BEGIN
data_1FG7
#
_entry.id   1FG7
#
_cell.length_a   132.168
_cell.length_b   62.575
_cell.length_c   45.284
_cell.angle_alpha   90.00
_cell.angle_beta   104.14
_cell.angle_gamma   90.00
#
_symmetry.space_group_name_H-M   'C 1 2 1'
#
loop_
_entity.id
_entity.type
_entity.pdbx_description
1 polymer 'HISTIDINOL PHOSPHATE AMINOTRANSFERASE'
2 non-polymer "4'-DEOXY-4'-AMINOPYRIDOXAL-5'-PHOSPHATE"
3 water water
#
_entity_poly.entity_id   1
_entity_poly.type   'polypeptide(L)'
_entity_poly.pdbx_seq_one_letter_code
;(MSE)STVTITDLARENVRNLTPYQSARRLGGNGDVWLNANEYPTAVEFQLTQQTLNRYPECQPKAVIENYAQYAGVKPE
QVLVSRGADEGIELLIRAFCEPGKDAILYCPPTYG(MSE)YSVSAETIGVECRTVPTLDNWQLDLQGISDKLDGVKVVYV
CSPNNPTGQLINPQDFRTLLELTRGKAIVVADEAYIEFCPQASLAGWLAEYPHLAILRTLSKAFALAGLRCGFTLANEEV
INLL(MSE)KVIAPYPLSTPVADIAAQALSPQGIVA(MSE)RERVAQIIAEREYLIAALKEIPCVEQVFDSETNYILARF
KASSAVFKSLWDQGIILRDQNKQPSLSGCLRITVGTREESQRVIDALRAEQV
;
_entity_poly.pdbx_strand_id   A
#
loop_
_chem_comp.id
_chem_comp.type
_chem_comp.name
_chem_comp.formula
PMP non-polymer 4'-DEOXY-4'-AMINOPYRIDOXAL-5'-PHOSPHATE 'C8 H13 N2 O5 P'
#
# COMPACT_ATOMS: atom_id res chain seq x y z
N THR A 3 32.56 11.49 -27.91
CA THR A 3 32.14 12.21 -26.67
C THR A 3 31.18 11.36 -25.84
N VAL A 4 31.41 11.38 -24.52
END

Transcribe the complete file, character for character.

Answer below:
data_1FG7
#
_entry.id   1FG7
#
_cell.length_a   132.168
_cell.length_b   62.575
_cell.length_c   45.284
_cell.angle_alpha   90.00
_cell.angle_beta   104.14
_cell.angle_gamma   90.00
#
_symmetry.space_group_name_H-M   'C 1 2 1'
#
loop_
_entity.id
_entity.type
_entity.pdbx_description
1 polymer 'HISTIDINOL PHOSPHATE AMINOTRANSFERASE'
2 non-polymer "4'-DEOXY-4'-AMINOPYRIDOXAL-5'-PHOSPHATE"
3 water water
#
_entity_poly.entity_id   1
_entity_poly.type   'polypeptide(L)'
_entity_poly.pdbx_seq_one_letter_code
;(MSE)STVTITDLARENVRNLTPYQSARRLGGNGDVWLNANEYPTAVEFQLTQQTLNRYPECQPKAVIENYAQYAGVKPE
QVLVSRGADEGIELLIRAFCEPGKDAILYCPPTYG(MSE)YSVSAETIGVECRTVPTLDNWQLDLQGISDKLDGVKVVYV
CSPNNPTGQLINPQDFRTLLELTRGKAIVVADEAYIEFCPQASLAGWLAEYPHLAILRTLSKAFALAGLRCGFTLANEEV
INLL(MSE)KVIAPYPLSTPVADIAAQALSPQGIVA(MSE)RERVAQIIAEREYLIAALKEIPCVEQVFDSETNYILARF
KASSAVFKSLWDQGIILRDQNKQPSLSGCLRITVGTREESQRVIDALRAEQV
;
_entity_poly.pdbx_strand_id   A
#
loop_
_chem_comp.id
_chem_comp.type
_chem_comp.name
_chem_comp.formula
PMP non-polymer 4'-DEOXY-4'-AMINOPYRIDOXAL-5'-PHOSPHATE 'C8 H13 N2 O5 P'
#
# COMPACT_ATOMS: atom_id res chain seq x y z
N THR A 3 32.56 11.49 -27.91
CA THR A 3 32.14 12.21 -26.67
C THR A 3 31.18 11.36 -25.84
N VAL A 4 31.41 11.38 -24.52